The formula is simple enough: First, determine the floor-area ratio (FAR), that is, the total building floor area permitted on a lot. Then, multiply that FAR by the square footage of the lot. Then, factor in any applicable transferable development rights (TDRs), meaning unused air rights conferred from another development. Add these figures up, and what you get is change.
The Municipal Art Society of New York has developed a new tool that shows where development could bring the most change across the city's five boroughs. This resource is a continuation of the group's "Accidental Skyline" initiative, an effort to curb the "as-of-right" development (which allows developers to bypass some regulatory hurdles) that has resulted in some of New York's tallest and skinniest new skyscrapers.
This new interactive map may be the best new tool in the NIMBY toolbox. Borough by borough, parcel by parcel, it shows where New York's available FAR is located. Available FAR indicates available air rights: The available FAR is the maximum FAR minus the built FAR. Splotches of red on the map indicate where there are air rights available beyond what's built out on that lot.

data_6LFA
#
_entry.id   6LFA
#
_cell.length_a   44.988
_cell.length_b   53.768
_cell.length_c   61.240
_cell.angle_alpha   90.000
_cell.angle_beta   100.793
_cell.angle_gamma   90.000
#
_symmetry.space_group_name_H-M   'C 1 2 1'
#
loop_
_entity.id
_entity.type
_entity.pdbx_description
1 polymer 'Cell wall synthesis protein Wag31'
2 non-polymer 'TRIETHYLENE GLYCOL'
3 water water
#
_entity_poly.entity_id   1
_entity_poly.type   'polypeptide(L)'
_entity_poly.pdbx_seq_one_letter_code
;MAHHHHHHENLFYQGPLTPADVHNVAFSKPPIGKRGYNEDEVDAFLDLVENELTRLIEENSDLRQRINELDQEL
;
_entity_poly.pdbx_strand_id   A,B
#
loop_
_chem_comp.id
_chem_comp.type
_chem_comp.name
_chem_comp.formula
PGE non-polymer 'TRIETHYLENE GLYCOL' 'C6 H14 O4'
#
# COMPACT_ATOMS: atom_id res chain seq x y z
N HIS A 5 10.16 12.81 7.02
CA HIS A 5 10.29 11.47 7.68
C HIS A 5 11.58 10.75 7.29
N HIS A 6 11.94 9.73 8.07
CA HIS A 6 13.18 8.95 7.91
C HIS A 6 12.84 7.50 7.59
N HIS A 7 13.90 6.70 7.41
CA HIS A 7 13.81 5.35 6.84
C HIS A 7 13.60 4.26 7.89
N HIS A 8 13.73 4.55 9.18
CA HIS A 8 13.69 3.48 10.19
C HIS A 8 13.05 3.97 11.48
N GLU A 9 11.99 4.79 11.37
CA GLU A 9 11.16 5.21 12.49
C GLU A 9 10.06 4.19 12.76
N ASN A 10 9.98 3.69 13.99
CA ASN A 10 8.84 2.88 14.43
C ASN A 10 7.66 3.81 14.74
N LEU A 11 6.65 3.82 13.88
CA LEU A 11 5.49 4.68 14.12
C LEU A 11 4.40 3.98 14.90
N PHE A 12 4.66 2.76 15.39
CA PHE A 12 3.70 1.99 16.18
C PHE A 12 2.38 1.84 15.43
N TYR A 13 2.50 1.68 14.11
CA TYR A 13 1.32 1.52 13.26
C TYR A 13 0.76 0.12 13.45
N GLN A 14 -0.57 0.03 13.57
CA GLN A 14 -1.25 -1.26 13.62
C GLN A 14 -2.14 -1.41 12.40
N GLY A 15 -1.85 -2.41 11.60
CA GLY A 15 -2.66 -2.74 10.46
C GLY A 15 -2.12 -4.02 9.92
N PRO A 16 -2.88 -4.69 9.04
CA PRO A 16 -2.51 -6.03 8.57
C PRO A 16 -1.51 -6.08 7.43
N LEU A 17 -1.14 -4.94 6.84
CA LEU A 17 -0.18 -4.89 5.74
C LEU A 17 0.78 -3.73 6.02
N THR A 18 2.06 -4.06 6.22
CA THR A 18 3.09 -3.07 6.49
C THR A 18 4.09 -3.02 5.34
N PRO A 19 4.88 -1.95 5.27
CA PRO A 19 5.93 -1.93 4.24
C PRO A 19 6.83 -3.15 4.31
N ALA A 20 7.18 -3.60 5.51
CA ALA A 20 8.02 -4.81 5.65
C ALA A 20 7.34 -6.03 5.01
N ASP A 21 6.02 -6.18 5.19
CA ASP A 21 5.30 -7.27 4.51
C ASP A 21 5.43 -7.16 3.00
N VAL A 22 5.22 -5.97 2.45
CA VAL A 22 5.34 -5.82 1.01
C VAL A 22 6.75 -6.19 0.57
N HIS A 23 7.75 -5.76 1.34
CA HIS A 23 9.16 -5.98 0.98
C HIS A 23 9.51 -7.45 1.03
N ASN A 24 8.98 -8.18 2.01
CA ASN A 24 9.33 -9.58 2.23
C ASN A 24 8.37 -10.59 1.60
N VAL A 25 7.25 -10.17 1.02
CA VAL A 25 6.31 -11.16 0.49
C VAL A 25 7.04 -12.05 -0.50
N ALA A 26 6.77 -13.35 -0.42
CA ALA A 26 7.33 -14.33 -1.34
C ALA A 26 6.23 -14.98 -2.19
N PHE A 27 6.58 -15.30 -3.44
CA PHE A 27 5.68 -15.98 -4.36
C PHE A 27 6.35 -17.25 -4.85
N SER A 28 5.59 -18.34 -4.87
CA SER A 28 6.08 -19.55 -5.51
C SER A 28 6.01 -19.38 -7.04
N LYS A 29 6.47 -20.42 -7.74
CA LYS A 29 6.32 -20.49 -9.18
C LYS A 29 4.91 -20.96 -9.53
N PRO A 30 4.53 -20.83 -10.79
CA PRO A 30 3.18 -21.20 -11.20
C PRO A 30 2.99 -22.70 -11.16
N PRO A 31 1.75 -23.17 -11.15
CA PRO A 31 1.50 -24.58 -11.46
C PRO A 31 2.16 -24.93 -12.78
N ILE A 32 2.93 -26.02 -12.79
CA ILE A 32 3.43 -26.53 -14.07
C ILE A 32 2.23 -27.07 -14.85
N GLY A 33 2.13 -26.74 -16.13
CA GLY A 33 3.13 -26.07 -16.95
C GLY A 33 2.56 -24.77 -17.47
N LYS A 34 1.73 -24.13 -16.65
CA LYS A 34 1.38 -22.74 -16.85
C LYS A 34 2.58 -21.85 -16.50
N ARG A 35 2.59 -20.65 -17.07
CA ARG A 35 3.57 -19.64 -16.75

Delicious, delicious air rights: Developers gobble those up through zoning lot mergers. They can buy unused TDRs (air rights) from adjacent landmark buildings, for example, and build higher than they otherwise might, and with less bureaucratic oversight. So the Accidental Skyline tool is essentially a heat map for where development could come. (It also shows lots that are built out to their maximum FAR—as well as parks, historic districts, and subway lines—based on map layers that users can toggle.)
Why isn't this tool also a developer's best friend? It might very well be. While the goal of the Municipal Art Society is to give to residents the same access to the information that developers already have, there's plenty that a developer could learn here.
While it doesn't take an interactive map to know that there are plenty of unused lots in Queens Plaza in Long Island City, it may not be clear—to residents or developers alike—just what the scope of change there could be. There's 2 Gotham Center, for example, a 1.2 million-square-foot development planned to rise near the Gotham Center office building. That development may house an astonishing 1,600 residential units when it is completed.
The Accidental Skyline tool shows exactly what's nearby now, and what could be there one day.
The real goal of the Municipal Art Society is to protect parks from towering shadows and other encroachments. The group would also like to implement a system whereby community boards and elected officials are notified whenever zoning lot mergers are proceeding—an effort to bring more transparency to the process.